Greetings again from the darkness. I’d be hard-pressed to name a movie that is more somber, front beginning to end, than this film from director Mona Fastvold (writer of VOX Lux, 2018) and co-writers Ron Hansen (THE ASSASSINATION OF JESSE JAMES BY THE COWARD ROBERT FORD, 2017) and Jim Shepard (based on his short story). Allowing only a few sparks of hope in the second act, the film’s ending finds us nearly as beaten down as the four main characters we’ve just watched.
Structured as though Abigail (Katherine Waterston) is reading her own journal entries as they play out in real life, the film captures the brutal conditions of working a hillside farm in upstate New York during 1856. But more than that, it conveys the price of a joyless existence on the frontier, when days were spent adhering to chores. For everyone, this meant little social interaction; and for women this meant cooking, cleaning, and giving birth. Abigail mesmerizes with her balletic poetry in describing the drudgery of her life and marriage to Dyer (Casey Affleck). Dyer is a sullen man who says little, but remains dutiful in his responsibilities. He is attuned enough to allow Abigail her space after diphtheria claims their young daughter … though he seems mostly unchanged by the tragedy.
Abigail’s emptiness and unrequited quest for meaning seem her destiny until the day that new arrivals rent the next farm over. As Finney (Christopher Abbott) guides the wagon by, Abigail and Tallie (Vanessa Kirby) lock eyes, signaling to them (and us) that life on the frontier is about to become more exciting than collecting that day’s eggs from the chicken coup. This moment arrives mere weeks after Abigail as narrator has informed us, “With little pride and less hope, we begin the new year.” And just like that, she has hope.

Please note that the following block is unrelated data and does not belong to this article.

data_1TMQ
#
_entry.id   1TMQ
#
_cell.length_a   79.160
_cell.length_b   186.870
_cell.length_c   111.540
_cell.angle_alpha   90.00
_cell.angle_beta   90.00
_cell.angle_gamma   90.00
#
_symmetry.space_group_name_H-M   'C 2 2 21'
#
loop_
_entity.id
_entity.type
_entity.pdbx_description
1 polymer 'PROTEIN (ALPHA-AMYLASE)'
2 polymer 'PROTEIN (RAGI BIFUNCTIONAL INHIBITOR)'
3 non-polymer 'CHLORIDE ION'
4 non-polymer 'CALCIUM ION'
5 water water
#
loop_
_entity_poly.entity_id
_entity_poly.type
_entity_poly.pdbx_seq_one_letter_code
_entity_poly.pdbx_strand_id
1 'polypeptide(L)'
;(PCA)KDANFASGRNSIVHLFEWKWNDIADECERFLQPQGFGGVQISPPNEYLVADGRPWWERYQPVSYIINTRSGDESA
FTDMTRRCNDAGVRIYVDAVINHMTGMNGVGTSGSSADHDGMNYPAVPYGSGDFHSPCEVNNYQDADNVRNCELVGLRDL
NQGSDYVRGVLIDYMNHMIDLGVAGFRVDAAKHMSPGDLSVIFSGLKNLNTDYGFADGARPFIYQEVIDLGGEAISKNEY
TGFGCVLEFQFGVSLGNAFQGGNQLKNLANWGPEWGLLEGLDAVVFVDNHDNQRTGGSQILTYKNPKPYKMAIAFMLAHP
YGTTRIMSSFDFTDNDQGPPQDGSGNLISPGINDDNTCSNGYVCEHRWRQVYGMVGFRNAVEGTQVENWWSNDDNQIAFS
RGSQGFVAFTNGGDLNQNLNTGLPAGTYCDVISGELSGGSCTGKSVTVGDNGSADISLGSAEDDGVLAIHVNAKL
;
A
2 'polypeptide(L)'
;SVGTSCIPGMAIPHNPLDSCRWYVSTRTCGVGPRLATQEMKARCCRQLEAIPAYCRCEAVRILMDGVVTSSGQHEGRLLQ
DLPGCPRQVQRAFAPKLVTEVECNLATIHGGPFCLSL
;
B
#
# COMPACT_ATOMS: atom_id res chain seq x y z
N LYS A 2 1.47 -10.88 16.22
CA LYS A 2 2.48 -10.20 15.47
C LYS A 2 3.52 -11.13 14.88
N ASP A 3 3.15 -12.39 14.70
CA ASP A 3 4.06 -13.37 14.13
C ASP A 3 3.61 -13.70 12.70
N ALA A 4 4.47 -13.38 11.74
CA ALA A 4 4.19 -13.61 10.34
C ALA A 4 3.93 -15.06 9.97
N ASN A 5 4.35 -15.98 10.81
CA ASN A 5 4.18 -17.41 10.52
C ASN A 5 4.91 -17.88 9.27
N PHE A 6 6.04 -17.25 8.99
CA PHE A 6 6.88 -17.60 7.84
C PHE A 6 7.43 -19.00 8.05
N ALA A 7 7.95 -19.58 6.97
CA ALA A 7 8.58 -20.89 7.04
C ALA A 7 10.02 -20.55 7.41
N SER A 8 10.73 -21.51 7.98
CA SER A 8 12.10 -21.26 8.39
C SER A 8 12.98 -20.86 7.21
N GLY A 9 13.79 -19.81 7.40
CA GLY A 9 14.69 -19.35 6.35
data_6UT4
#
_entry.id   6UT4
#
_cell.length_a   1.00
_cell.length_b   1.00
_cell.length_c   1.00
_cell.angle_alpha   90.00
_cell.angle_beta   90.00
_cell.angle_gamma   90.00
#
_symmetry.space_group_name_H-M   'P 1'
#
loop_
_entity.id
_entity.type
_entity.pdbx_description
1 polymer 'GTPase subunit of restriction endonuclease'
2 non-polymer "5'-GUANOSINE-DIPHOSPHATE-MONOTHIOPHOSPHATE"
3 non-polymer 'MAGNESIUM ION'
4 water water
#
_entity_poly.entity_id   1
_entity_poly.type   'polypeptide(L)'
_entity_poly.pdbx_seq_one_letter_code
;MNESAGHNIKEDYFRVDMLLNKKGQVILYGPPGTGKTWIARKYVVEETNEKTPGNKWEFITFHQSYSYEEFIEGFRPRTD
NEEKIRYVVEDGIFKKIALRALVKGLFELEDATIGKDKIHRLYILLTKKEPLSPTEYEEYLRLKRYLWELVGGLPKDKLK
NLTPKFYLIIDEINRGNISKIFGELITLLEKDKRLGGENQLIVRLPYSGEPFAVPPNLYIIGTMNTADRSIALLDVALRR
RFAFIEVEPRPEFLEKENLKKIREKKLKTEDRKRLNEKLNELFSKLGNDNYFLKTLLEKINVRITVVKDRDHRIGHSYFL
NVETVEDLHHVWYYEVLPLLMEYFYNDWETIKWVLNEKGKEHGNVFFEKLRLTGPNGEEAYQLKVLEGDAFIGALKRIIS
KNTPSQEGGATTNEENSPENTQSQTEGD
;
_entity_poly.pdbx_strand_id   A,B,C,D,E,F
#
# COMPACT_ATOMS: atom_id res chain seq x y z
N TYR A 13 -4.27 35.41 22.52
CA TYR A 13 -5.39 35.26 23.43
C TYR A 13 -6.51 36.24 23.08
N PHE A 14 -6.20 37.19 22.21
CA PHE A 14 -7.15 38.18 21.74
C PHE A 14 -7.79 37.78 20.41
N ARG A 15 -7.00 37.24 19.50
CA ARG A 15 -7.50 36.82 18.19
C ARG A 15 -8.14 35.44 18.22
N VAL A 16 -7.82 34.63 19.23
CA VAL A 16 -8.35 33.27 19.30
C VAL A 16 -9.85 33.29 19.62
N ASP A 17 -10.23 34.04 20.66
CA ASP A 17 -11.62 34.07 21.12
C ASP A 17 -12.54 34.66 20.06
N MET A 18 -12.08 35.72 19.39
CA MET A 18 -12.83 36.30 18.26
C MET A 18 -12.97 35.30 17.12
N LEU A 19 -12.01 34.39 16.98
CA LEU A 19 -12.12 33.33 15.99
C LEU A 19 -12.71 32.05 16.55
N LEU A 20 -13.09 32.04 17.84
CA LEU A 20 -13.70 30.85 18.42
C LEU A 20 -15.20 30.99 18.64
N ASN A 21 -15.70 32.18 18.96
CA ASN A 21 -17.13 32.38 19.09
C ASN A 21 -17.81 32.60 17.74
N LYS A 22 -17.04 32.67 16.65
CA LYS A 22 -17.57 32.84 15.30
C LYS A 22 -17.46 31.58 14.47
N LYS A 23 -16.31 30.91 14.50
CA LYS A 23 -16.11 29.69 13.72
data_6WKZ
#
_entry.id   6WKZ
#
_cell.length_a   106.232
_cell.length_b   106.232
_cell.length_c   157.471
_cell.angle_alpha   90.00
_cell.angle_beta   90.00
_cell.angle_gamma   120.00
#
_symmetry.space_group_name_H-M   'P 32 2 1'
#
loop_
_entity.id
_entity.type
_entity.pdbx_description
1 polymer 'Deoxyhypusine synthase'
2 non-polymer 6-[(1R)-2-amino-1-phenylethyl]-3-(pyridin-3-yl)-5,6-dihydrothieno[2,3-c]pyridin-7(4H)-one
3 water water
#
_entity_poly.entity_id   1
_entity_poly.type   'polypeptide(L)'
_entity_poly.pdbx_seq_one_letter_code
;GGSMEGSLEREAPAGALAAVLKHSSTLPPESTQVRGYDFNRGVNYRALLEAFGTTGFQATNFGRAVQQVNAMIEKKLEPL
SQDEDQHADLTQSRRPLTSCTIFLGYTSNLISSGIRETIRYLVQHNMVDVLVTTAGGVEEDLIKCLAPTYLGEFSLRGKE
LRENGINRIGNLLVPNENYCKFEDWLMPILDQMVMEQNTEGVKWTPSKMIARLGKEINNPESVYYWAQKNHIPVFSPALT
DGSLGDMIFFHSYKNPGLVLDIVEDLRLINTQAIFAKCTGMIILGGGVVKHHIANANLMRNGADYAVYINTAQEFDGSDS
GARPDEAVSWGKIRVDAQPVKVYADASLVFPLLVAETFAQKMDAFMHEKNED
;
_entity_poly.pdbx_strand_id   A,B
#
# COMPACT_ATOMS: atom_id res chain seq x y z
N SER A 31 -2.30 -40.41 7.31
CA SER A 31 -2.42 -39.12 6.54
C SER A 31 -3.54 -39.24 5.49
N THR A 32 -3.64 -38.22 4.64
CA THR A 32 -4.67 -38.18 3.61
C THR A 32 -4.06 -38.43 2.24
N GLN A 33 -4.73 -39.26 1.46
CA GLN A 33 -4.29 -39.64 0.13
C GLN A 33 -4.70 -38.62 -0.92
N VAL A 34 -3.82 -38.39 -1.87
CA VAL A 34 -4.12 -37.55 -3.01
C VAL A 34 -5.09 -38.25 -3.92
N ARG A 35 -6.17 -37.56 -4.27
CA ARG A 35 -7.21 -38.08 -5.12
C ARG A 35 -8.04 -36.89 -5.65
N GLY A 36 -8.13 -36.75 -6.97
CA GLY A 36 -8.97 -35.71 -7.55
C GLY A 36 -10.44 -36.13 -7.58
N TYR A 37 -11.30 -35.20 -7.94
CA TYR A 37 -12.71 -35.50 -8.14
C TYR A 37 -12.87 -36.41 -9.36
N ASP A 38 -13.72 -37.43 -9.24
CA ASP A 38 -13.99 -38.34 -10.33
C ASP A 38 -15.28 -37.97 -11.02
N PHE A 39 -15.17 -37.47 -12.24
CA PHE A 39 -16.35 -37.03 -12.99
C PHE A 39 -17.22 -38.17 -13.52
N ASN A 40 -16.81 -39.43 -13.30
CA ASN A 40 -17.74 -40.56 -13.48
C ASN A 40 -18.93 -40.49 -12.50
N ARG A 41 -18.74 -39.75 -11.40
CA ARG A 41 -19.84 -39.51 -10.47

The two women begin to spend days together building a connection first borne from isolation and loneliness, and soon growing into a true relationship. Dyer deals with his wife’s affinity for the new girl with a nonchalance that masks his agitation. Finney, on the other hand, is a quietly simmering man of anger that wreaks of a violent nature just below the surface. These are combustible elements in a world where this type of relationship between women is simply not discussed or admitted.
We witness the beginning, middle, and end of the relationship between Abigail and Tallie. We see how each lights up around the other … although Tallie’s well-coiffed auburn hair always seems out of place in an environment where showers and shampoo would be scarce. It’s really Abigail’s narration and lyrical use of language that propels the story, and as lovely as her words are, the actual pacing of the film is a bit slow at times. Of course, that corresponds to the oppressive bleakness of this world, adding to the challenge for viewers.
The four lead performances are all terrific. The two men have less screen time and certainly less dialogue, but we never once doubt where they stand. Ms. Waterston has been a standout with her work over the past few years, and Ms. Kirby recently posted one of last year’s finest performances in PIECES OF A WOMAN. She’s clearly a star in the making. Composer Daniel Blumberg’s work is a good fit, and cinematographer Andre Chemetoff works wonders with the muted color palette. Bucharest is the stand in for 19th century upstate New York, allowing us to see the harshness. Period lesbian romances are rare, though this is the third in a short period of time along with AMMONITE (2020) and PORTRAIT OF A LADY ON FIRE (2019). Just prepare yourself for an hour and a half of anguish.
In theaters February 12th, 2021 and on digital March 2nd, 2021